Finding remedy in the courts can be a difficult hurdle to clear because of the amount of money needed to bring a lawsuit, she said.

“We’re not anti-CAFO,” Ferraro said of the council. “We’re pro-environment and pro-people.”

She pointed to a recent case – Eric Stickdorn and Lisa Stickdorn v. Elam B. Zook, Sarah F. Zook, Samuel L. Lantz and Mattie Z. Lantz, 89A01-1012-CT-670 – she argued and won before the Indiana Court of Appeals as an example of what neighbors of these operations must contend with. Here, the Stickdorns suffered physical illness and eventually had to leave their home because of the overpowering odor.

In a 2008 study, the Government Accountability Office examined the impact of concentrated animal feeding operations on air quality and found no consensus. The GAO looked at 68 government-sponsored or peer-reviewed studies completed since 2002 on the air and water pollutants from feeding operations. Seven of those studies linked pollutants from the animal waste to harmful emissions while three others found no negative air quality impact.

Typical emissions coming from the CAFOs are hydrogen sulfide, ammonia, methane and particulate matter.  

McInerny sees the public becoming more hardened against these large feeding operations. He blamed Internet chatter and a vocal minority which, he said, are spreading misinformation.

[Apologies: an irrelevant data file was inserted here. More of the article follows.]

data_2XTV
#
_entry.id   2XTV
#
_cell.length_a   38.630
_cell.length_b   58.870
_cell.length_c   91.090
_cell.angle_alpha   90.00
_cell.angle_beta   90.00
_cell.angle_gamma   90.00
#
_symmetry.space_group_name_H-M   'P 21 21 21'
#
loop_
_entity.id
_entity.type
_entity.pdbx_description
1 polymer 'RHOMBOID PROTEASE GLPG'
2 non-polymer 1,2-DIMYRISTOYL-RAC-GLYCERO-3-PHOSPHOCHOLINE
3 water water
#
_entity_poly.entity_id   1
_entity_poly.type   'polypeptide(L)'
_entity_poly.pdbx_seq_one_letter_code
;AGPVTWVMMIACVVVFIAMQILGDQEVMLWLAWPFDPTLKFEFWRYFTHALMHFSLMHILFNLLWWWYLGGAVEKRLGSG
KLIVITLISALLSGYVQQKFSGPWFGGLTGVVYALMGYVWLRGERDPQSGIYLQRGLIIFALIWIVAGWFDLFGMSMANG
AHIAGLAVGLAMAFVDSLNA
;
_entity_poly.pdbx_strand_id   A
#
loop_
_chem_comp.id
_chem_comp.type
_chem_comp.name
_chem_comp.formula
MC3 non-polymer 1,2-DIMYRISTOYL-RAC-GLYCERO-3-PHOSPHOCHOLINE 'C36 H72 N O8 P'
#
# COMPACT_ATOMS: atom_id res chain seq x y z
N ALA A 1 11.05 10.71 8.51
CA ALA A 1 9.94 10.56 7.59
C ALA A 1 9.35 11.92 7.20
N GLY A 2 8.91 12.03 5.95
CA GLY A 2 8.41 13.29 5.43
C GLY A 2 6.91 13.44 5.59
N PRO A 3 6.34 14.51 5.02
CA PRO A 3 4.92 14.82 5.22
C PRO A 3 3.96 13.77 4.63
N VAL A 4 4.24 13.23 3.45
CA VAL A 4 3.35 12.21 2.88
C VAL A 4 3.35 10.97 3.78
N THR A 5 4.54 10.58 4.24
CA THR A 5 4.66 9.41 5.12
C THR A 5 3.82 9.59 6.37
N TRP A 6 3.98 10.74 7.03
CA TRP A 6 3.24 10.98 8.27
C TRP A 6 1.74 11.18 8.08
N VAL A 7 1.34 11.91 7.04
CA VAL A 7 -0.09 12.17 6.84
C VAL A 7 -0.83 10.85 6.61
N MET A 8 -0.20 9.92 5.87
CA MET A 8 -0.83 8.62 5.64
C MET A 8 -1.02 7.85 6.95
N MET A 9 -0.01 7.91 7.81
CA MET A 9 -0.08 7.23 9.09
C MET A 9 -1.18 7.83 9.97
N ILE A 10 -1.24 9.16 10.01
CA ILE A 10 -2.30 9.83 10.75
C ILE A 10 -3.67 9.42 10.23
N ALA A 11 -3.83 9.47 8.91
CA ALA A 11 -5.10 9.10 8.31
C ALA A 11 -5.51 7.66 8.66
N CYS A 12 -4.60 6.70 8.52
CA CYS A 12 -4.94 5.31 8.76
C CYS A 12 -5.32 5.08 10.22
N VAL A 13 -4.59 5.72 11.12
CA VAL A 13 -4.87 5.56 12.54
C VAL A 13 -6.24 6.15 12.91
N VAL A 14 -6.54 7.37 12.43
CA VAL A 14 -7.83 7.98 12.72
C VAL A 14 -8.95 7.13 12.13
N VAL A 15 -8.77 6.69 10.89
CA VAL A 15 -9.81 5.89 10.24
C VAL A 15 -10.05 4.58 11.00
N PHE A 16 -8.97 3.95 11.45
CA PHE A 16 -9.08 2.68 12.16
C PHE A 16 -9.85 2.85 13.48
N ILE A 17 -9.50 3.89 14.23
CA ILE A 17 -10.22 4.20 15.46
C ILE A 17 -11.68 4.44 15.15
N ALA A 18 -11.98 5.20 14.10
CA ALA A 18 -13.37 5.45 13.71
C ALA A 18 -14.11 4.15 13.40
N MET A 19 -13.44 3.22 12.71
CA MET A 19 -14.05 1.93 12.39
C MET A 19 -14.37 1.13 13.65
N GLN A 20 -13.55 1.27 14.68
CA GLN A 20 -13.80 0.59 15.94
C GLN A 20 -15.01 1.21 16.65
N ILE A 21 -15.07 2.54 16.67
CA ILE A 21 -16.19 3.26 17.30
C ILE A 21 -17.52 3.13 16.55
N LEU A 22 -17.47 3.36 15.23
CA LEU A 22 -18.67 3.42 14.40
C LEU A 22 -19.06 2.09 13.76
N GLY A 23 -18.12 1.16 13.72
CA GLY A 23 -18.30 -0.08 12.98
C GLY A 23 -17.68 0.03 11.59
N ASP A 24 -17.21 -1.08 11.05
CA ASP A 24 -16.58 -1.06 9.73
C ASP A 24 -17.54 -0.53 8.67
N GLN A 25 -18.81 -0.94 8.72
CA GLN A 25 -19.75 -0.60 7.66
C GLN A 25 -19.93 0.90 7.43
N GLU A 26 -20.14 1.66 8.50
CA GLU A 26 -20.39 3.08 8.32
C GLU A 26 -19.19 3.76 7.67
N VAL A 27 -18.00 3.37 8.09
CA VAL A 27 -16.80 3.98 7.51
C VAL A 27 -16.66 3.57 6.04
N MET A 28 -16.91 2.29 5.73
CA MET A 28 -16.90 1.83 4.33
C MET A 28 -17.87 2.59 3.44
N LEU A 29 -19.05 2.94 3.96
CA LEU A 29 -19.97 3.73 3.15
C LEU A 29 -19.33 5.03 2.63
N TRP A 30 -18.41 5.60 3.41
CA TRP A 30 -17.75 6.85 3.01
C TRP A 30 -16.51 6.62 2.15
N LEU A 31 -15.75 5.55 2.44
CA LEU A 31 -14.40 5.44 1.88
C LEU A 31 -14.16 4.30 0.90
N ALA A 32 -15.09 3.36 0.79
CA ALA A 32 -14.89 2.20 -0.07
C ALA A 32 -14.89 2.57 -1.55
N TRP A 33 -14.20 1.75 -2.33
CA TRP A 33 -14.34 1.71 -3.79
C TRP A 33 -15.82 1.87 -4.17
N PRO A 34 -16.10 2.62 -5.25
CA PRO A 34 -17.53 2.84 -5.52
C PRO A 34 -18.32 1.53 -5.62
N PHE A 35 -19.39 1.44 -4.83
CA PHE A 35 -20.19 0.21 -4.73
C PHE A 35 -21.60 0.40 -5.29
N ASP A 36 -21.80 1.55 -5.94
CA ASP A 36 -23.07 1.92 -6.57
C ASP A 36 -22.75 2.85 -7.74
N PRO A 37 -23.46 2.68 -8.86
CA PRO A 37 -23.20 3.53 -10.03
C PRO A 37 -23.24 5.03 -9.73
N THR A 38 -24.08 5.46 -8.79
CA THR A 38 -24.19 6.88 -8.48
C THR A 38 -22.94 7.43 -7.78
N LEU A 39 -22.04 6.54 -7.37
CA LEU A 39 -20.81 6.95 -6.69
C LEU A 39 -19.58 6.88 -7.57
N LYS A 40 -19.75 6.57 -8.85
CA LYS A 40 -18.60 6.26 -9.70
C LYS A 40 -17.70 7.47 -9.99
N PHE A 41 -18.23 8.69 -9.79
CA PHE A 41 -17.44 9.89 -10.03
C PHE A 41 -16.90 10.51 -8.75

Contrary to the outrage when a feeding operation is proposed, he said, once the barns have been built and the animals are in place, most people do not even know it is nearby.

Possible changes coming

Both McInerny and Janzen pointed to recent revisions in the state regulations which have prohibited farmers from applying the manure to frozen, snow-covered fields. IDEM changed the policy because of concerns about the waste running off into streams and ponds.

The impact of this new restriction, from what Janzen has seen, is that some farms are deciding to constrict or stop livestock production altogether. These farms do not have the storage capacity to hold all the waste through the winter months and the cost of expanding to include more capacity is too much.

Moreover, the possibility of new regulations being imposed on small farmers could lead to an increase in the size of big operations. Again, the costs of compliance could force many small farmers to consolidate with larger farms.

So far, air emissions have not been a part of any new regulation, but the U.S. Environmental Protection Agency has been looking into the matter. It started a National Air Emissions Monitor Standards study to examine feeding operations and has been getting pressured to regulate. Twenty environmental groups petitioned the EPA in 2010 to regulate air emissions from large farms using the authority it has under the U.S. Clean Air Act.

Farmers fear they might be required to capture all air emissions from the barns and then make controlled releases into the environment, Janzen said.

The strong push back against a proposed confined feeding operation for hogs that would be near the YMCA’s popular Camp Tecumseh in Carroll County has captured headlines and illustrated the common concerns neighbors have.